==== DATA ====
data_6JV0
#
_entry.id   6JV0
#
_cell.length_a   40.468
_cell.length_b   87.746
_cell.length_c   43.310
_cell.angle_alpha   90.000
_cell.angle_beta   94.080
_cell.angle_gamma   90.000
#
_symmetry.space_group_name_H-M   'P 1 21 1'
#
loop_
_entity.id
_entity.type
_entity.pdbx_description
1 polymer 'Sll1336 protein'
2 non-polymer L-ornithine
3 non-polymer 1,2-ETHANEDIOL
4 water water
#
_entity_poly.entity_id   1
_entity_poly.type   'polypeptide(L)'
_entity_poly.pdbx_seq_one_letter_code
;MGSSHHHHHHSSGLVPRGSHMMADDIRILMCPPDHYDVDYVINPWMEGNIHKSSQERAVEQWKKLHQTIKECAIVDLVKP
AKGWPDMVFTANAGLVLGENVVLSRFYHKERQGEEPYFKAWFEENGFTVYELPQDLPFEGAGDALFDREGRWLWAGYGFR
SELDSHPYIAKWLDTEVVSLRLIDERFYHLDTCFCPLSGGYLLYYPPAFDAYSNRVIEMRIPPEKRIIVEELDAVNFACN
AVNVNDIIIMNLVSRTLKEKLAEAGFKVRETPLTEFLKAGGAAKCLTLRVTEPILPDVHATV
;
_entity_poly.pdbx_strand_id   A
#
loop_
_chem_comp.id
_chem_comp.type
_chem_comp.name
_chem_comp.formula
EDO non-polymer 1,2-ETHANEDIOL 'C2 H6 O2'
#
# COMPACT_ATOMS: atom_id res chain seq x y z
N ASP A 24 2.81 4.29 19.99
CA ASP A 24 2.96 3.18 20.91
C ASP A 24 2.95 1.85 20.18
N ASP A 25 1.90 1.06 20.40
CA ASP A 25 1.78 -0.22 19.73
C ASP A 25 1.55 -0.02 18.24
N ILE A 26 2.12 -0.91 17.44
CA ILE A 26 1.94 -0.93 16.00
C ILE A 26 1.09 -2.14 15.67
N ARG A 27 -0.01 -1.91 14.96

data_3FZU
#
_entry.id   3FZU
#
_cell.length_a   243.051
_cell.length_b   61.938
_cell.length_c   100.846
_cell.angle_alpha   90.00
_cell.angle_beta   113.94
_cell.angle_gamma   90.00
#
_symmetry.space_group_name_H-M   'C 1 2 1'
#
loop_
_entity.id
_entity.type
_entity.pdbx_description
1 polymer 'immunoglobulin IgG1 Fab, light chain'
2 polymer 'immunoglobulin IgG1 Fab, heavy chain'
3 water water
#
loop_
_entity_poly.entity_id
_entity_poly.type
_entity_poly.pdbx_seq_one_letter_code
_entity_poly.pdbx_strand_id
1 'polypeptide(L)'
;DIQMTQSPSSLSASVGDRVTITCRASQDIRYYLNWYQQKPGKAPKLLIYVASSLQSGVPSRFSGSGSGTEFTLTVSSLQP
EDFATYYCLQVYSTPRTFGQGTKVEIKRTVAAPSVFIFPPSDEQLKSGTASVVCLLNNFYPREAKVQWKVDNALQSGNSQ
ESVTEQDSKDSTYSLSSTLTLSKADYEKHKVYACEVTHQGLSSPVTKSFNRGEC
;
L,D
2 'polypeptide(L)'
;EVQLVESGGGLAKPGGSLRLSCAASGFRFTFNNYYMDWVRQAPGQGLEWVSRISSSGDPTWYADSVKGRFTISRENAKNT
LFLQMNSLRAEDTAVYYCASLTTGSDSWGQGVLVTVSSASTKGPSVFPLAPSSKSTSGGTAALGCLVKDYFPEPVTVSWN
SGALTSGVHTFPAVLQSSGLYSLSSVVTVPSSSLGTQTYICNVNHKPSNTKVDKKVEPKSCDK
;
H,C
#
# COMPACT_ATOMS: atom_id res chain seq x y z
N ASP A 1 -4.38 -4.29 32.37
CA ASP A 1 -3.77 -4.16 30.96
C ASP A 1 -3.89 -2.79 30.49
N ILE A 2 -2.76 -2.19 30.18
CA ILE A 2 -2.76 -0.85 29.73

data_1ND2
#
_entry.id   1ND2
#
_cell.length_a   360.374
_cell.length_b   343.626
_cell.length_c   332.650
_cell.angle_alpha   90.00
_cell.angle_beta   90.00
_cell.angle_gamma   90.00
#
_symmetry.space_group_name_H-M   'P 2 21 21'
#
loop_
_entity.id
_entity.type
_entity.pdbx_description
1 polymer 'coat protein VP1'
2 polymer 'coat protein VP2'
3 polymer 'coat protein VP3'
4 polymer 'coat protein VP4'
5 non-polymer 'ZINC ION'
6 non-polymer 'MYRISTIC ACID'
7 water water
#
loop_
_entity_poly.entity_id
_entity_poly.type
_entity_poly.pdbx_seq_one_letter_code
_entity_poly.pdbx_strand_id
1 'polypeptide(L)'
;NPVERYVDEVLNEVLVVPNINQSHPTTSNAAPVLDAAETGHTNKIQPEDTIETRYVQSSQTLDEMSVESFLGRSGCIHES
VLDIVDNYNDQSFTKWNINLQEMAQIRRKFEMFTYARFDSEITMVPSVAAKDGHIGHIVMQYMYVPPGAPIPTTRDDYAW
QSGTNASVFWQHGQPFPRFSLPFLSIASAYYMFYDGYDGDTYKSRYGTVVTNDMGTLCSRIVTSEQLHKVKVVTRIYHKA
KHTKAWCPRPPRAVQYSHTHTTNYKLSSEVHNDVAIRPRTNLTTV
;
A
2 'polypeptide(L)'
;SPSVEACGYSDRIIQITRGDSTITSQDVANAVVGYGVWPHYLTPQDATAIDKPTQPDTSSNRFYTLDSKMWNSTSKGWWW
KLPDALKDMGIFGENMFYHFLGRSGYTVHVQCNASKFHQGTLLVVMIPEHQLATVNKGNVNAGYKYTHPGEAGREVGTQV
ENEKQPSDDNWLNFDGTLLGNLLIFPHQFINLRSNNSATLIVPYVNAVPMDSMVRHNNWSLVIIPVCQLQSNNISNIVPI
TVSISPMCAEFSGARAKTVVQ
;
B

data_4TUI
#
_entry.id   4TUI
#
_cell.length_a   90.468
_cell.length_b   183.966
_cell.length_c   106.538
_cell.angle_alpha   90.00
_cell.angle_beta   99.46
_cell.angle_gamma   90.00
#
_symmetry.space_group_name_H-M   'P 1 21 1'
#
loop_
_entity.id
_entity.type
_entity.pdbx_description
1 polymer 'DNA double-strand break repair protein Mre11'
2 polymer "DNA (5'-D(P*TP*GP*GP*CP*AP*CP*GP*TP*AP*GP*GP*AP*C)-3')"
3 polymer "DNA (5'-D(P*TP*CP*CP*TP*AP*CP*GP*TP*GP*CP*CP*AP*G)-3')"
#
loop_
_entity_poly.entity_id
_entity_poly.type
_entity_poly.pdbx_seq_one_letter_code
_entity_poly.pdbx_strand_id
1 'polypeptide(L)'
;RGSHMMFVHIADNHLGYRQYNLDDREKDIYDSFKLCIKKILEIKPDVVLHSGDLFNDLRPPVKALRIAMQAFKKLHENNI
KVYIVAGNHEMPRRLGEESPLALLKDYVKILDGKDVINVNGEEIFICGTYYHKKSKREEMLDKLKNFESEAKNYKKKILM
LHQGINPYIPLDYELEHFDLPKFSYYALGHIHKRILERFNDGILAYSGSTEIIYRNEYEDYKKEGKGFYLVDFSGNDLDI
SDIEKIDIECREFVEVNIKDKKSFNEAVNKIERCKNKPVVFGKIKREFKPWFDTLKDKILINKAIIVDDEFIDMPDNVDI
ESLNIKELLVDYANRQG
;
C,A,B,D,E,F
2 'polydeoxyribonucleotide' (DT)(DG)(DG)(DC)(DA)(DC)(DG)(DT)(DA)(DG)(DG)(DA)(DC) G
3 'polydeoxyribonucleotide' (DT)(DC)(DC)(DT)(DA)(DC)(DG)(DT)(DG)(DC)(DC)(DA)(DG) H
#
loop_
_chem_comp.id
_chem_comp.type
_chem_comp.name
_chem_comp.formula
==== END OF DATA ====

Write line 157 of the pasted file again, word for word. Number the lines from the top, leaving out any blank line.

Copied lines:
1 polymer 'DNA double-strand break repair protein Mre11'